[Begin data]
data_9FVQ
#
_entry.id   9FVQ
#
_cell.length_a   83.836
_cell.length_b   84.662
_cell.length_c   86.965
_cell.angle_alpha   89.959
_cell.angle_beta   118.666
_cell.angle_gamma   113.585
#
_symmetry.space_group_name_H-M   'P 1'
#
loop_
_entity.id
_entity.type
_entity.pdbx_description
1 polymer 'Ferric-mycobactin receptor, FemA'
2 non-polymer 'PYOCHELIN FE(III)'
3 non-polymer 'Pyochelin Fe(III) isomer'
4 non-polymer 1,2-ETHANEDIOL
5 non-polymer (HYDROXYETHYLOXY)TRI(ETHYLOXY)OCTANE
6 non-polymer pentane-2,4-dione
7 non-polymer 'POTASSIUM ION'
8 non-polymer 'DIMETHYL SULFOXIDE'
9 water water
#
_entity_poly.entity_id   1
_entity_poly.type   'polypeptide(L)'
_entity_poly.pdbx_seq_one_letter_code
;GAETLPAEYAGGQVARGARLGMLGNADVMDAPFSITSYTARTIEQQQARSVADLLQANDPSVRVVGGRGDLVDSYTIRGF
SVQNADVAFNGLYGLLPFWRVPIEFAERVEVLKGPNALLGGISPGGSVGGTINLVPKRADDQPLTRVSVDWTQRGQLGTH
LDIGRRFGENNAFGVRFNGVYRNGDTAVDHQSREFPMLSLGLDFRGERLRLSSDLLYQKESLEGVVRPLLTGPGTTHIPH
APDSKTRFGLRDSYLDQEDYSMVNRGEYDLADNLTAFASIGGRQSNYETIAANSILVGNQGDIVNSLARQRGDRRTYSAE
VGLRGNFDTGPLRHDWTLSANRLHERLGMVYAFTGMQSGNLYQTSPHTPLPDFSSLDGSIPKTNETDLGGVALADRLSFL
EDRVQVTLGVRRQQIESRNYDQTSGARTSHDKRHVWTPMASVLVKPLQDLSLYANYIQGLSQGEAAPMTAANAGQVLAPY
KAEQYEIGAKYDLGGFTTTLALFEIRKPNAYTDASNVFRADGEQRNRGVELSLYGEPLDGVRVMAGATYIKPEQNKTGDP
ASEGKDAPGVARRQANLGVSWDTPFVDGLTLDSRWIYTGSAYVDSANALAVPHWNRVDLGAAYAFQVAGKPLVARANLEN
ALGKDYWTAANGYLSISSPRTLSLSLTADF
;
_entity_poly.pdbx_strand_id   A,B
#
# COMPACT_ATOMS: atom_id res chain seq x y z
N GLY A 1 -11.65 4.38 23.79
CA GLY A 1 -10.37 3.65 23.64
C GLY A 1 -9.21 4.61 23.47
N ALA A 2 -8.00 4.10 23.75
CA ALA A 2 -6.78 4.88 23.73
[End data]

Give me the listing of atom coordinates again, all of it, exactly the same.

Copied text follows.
data_9FVQ
#
_entry.id   9FVQ
#
_cell.length_a   83.836
_cell.length_b   84.662
_cell.length_c   86.965
_cell.angle_alpha   89.959
_cell.angle_beta   118.666
_cell.angle_gamma   113.585
#
_symmetry.space_group_name_H-M   'P 1'
#
loop_
_entity.id
_entity.type
_entity.pdbx_description
1 polymer 'Ferric-mycobactin receptor, FemA'
2 non-polymer 'PYOCHELIN FE(III)'
3 non-polymer 'Pyochelin Fe(III) isomer'
4 non-polymer 1,2-ETHANEDIOL
5 non-polymer (HYDROXYETHYLOXY)TRI(ETHYLOXY)OCTANE
6 non-polymer pentane-2,4-dione
7 non-polymer 'POTASSIUM ION'
8 non-polymer 'DIMETHYL SULFOXIDE'
9 water water
#
_entity_poly.entity_id   1
_entity_poly.type   'polypeptide(L)'
_entity_poly.pdbx_seq_one_letter_code
;GAETLPAEYAGGQVARGARLGMLGNADVMDAPFSITSYTARTIEQQQARSVADLLQANDPSVRVVGGRGDLVDSYTIRGF
SVQNADVAFNGLYGLLPFWRVPIEFAERVEVLKGPNALLGGISPGGSVGGTINLVPKRADDQPLTRVSVDWTQRGQLGTH
LDIGRRFGENNAFGVRFNGVYRNGDTAVDHQSREFPMLSLGLDFRGERLRLSSDLLYQKESLEGVVRPLLTGPGTTHIPH
APDSKTRFGLRDSYLDQEDYSMVNRGEYDLADNLTAFASIGGRQSNYETIAANSILVGNQGDIVNSLARQRGDRRTYSAE
VGLRGNFDTGPLRHDWTLSANRLHERLGMVYAFTGMQSGNLYQTSPHTPLPDFSSLDGSIPKTNETDLGGVALADRLSFL
EDRVQVTLGVRRQQIESRNYDQTSGARTSHDKRHVWTPMASVLVKPLQDLSLYANYIQGLSQGEAAPMTAANAGQVLAPY
KAEQYEIGAKYDLGGFTTTLALFEIRKPNAYTDASNVFRADGEQRNRGVELSLYGEPLDGVRVMAGATYIKPEQNKTGDP
ASEGKDAPGVARRQANLGVSWDTPFVDGLTLDSRWIYTGSAYVDSANALAVPHWNRVDLGAAYAFQVAGKPLVARANLEN
ALGKDYWTAANGYLSISSPRTLSLSLTADF
;
_entity_poly.pdbx_strand_id   A,B
#
# COMPACT_ATOMS: atom_id res chain seq x y z
N GLY A 1 -11.65 4.38 23.79
CA GLY A 1 -10.37 3.65 23.64
C GLY A 1 -9.21 4.61 23.47
N ALA A 2 -8.00 4.10 23.75
CA ALA A 2 -6.78 4.88 23.73